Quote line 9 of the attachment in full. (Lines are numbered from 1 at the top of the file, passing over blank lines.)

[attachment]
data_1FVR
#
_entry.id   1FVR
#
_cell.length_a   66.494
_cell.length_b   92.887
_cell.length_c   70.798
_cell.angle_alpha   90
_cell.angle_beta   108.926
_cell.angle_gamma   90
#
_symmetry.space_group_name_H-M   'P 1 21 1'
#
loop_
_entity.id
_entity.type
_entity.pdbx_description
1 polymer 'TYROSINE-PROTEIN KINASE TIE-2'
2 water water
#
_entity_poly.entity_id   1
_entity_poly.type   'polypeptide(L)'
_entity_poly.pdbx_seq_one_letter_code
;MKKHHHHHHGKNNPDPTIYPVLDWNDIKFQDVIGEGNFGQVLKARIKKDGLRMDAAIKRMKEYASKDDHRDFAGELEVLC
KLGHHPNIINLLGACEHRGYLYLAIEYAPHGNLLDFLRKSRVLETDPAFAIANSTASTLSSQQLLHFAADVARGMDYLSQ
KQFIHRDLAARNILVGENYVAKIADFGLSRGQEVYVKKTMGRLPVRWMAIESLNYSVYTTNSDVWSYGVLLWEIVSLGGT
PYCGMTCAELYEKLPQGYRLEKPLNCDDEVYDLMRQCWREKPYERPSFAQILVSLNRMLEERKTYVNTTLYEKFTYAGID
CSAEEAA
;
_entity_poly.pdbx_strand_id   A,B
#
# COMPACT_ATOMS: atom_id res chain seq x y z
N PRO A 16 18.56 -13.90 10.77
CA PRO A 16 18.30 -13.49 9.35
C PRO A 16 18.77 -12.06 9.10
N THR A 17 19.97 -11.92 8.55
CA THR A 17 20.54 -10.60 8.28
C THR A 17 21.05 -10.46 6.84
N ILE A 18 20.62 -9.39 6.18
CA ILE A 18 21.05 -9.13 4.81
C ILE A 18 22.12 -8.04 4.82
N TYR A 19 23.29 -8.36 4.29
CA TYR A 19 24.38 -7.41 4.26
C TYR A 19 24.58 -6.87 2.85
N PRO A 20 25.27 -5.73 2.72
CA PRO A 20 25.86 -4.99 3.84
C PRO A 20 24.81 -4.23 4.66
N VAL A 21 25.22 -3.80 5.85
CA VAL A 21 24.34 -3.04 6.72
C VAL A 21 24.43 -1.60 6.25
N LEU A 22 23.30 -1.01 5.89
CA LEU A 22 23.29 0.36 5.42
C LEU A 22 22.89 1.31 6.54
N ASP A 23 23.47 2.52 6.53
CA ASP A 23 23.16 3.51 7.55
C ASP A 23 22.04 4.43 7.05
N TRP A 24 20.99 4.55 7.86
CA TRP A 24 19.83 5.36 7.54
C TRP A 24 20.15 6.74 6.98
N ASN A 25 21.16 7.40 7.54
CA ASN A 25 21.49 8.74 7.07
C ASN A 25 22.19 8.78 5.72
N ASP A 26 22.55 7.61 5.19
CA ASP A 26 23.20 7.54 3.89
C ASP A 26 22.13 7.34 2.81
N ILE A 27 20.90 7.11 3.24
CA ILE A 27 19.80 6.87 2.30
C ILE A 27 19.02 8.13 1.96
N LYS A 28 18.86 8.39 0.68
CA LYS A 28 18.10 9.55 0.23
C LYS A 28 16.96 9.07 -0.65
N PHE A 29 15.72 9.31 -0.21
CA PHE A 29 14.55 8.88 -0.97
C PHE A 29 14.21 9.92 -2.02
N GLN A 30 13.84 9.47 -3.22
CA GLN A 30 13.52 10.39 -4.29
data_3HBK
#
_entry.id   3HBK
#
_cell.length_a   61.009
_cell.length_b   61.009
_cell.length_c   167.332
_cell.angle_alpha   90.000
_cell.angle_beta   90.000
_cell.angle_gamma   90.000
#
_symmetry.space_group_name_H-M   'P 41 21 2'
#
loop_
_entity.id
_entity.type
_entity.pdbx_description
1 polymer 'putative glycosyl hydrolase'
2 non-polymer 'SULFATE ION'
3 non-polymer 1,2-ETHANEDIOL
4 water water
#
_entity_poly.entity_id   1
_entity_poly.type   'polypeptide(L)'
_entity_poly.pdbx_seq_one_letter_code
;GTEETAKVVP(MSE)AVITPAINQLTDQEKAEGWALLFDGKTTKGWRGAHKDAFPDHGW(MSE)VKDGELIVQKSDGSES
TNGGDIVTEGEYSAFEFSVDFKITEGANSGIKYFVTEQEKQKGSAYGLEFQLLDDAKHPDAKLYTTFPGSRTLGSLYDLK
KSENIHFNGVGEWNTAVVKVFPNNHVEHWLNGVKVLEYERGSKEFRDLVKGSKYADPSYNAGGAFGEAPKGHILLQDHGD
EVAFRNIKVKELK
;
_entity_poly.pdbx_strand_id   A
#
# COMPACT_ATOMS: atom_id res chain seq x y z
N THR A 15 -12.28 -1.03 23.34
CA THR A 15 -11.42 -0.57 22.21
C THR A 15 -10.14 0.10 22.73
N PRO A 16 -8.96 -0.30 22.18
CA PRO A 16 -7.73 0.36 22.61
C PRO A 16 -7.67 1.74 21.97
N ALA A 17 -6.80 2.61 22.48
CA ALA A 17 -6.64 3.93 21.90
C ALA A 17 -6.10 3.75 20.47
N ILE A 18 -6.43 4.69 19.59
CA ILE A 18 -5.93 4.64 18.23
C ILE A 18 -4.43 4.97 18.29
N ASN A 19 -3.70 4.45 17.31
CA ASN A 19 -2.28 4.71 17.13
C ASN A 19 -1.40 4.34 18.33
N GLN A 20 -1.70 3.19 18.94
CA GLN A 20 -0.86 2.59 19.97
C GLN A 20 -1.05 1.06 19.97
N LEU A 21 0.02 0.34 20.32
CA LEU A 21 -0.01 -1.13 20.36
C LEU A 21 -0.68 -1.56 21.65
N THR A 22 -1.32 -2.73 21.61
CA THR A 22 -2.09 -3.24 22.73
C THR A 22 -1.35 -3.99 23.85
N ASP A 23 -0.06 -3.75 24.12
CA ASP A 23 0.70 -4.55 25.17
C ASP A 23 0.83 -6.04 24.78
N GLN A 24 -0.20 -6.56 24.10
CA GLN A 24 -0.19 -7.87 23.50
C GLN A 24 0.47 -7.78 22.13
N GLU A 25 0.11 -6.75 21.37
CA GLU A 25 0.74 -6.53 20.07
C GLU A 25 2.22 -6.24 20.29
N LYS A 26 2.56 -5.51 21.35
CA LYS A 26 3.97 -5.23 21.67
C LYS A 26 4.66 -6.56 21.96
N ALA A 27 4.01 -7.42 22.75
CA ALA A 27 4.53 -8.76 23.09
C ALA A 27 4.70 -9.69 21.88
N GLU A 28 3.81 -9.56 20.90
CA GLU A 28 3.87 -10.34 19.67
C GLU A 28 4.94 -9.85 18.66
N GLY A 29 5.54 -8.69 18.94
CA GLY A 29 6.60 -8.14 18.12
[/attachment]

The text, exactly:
_cell.angle_beta   108.926